There are many different types of headaches with a multitude of symptoms including achy, throbbing, nausea, vomiting, dizziness, numbness, blinding, noise, light and/or odor sensitivity, and more. The causes of headaches can include genetics (familial traits, like migraine headaches), stress or tension (probably one of the most common), environmental (allergies, seasonal, bright sunlight, loud noises, certain foods), behavioral (insomnia, excessive exercise, blood sugar problems, depression), and many more.
Environmental factors can “trigger” the onset of a headache. About 95% of headache sufferers have “primary headaches” such as tension, migraine, or cluster headaches. The other 5% may be caused by other physical conditions or problems and the headache serves as a “warning sign” that something else is wrong. The “key” in the 5% of potentially dangerous types of headaches is to pay attention to when there is a rapid onset (“…it came out of nowhere fast!”), if they are very intense, and are “different” from other headaches previously suffered. When nervous system symptoms occur that are unusual for that person, such as lapses in memory, the person is not responding, rapid onset of dizziness, balance disturbance, and/or a “blinding sharp pain,” these should trigger a warning sign that something specific and potentially dangerous may be causing the headache.
For the main 95% of headaches sufferers, neck tension is a common complaint with the headache. Research supports that spinal manipulative therapy (SMT), the primary form of care utilized by chiropractors, is an effective option for tension headaches. A 2001 Duke University study reported that SMT resulted in almost immediate improvement for participants with headaches originating in the neck with fewer side effects AND longer-lasting relief than those receiving commonly prescribed medication. Another study found that SMT was effective, not only for relieving the headache, but had a sustained benefit AFTER it was discontinued following a four-week treatment period. This was NOT seen in a similar tension-type headache group receiving prescribed medication treatment only.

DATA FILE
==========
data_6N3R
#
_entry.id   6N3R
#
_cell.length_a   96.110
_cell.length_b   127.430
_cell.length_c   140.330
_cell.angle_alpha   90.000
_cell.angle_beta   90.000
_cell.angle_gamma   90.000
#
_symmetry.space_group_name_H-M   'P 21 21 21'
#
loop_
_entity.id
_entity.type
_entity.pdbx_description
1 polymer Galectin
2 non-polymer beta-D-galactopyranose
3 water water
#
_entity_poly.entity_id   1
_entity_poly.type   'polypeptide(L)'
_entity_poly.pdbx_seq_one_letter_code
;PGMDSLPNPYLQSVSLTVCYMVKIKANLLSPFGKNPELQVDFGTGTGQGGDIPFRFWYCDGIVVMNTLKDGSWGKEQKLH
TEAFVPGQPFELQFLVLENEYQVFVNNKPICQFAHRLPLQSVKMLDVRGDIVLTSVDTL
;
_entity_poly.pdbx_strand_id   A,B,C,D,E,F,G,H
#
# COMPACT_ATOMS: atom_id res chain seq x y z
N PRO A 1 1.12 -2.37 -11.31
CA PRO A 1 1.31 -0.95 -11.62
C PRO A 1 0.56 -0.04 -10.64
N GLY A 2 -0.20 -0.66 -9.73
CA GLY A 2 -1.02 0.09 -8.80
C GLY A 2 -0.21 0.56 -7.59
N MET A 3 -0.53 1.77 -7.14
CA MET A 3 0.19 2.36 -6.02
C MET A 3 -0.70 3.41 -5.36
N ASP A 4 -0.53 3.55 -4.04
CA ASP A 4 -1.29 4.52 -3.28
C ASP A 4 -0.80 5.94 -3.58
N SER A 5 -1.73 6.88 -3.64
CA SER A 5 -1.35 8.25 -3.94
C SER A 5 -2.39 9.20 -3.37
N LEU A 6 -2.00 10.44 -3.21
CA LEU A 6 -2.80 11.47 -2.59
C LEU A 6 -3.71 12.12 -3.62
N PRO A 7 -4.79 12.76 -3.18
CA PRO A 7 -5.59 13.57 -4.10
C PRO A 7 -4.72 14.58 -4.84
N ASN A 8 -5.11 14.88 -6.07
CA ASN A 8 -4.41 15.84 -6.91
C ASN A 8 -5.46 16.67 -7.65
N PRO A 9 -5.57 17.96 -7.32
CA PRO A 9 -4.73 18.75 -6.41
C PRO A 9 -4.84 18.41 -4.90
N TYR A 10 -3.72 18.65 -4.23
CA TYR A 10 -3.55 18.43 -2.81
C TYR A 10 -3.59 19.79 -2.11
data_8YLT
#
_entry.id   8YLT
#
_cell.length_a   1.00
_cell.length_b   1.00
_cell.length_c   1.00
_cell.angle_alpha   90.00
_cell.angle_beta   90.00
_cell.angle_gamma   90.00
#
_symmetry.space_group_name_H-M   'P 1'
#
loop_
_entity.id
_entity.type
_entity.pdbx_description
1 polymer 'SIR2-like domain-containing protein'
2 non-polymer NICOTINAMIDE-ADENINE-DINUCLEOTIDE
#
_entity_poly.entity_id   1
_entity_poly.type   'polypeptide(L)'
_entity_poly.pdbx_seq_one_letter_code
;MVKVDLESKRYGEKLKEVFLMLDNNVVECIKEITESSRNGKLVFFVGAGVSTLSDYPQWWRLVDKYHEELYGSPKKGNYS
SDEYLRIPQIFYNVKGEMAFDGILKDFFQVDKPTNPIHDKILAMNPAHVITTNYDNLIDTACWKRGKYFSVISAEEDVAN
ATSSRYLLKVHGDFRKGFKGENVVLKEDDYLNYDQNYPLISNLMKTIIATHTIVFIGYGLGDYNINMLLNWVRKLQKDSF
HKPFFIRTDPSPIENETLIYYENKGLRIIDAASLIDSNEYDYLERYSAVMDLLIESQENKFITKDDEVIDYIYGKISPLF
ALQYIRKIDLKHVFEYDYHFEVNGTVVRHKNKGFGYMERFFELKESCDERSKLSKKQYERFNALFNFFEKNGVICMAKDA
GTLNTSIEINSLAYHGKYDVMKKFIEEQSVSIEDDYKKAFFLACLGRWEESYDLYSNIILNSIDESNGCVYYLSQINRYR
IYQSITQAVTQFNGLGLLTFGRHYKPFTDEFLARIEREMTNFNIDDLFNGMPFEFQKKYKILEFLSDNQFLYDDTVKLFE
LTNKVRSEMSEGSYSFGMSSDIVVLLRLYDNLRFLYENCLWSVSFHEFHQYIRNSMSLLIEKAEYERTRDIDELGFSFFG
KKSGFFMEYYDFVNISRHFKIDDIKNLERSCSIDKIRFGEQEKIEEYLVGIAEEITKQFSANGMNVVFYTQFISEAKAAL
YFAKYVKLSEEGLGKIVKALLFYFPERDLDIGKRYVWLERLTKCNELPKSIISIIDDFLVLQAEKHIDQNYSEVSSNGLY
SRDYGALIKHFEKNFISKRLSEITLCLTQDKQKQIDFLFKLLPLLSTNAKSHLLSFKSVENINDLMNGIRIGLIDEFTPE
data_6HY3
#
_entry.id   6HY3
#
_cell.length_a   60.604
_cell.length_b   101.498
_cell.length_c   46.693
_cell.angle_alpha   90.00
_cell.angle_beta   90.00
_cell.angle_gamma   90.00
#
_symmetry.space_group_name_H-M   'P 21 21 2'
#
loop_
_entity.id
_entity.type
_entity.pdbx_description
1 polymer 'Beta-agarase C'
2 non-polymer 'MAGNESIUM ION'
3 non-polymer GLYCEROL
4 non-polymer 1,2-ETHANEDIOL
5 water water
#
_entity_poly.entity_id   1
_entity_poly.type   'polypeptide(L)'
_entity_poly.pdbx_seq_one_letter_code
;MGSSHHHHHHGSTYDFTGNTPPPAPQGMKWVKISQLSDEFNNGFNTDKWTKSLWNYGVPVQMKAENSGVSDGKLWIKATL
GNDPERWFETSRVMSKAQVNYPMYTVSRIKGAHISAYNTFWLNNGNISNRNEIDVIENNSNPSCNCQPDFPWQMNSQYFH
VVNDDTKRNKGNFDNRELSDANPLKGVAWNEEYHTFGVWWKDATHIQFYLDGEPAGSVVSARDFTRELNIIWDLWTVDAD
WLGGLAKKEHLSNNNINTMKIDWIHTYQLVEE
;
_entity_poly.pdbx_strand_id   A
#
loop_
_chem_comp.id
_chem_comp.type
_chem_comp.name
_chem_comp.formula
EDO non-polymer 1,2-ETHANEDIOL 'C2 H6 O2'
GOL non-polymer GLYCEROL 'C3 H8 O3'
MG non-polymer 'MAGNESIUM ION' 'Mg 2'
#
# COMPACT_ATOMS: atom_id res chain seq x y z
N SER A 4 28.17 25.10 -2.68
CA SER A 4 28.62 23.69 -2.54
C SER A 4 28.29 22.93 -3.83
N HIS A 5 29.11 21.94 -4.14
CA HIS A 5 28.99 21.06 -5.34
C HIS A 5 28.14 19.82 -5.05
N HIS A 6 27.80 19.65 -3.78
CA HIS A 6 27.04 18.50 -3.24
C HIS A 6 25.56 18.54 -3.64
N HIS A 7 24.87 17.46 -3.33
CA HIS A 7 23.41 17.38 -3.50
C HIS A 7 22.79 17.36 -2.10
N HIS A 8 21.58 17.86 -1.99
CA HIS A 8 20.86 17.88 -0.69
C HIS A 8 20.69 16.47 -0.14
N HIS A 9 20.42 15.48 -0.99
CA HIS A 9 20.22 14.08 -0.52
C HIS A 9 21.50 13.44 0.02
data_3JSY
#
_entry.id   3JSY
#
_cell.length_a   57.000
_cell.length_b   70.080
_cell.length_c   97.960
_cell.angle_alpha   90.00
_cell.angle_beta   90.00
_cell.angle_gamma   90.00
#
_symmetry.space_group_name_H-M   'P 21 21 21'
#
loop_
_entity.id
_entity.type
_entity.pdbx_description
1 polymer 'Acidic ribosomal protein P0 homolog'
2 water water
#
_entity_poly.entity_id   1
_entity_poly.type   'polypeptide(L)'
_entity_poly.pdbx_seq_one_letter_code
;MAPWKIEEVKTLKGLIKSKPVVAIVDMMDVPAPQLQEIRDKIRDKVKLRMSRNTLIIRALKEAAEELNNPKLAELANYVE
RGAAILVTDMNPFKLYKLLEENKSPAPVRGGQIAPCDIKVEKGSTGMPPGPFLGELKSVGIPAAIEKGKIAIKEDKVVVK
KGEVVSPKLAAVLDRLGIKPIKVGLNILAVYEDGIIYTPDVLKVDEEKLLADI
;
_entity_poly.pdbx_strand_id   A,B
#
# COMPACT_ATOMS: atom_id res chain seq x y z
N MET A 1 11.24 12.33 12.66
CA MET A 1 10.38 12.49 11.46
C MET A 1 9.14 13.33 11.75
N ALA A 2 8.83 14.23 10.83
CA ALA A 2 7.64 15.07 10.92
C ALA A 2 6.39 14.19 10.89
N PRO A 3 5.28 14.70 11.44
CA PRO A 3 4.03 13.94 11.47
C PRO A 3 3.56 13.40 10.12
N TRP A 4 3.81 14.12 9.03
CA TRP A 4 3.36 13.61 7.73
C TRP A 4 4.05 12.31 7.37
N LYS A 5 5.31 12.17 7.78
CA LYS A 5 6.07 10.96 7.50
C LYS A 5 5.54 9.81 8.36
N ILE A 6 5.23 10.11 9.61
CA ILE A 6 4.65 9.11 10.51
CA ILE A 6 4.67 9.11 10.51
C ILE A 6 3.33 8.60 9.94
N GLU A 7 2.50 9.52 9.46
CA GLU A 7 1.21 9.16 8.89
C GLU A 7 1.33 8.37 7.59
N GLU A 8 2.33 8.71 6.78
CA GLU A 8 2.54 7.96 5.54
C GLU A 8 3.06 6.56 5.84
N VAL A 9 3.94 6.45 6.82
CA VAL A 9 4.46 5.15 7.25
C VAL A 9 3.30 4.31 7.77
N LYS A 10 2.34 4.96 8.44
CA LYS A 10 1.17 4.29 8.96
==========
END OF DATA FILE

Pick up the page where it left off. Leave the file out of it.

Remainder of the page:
Here is how to help yourself:
- Improve your posture: Most of us are “chin pokers” and “slouchers.” The weight of the head pulls on the neck and upper back muscles and when held in that fixed position while driving, typing, watching TV, the static muscle tension can create a headache.
- Take “mini-breaks” every 30-45 minutes from static fixed positions and perform some exercises. A good stretch is to reach over to the opposite side of the head and gently pull to stretch the sides of the neck. Repetitively, poke and tuck your chin in & out to stretch different muscle fibers. Then, add flexion, extension and/or rotation to the same movements for about 10 sec./side. Try it now!
- Avoid clenching your teeth and shrugging your shoulders. We do these things without being conscious that we’re even doing it. Those static loads play havoc with the neck muscles.
- Drink plenty of water – at least 8 oz., 8x/day (more when exercising or pregnant). If you want to be more accurate, take your current weight and divide by 2. (Eg., 130# person = 65oz./day; 190# = 95oz./day).
- If you have chronic headaches, visit a doctor of chiropractic to see if chiropractic care may help you find relief!
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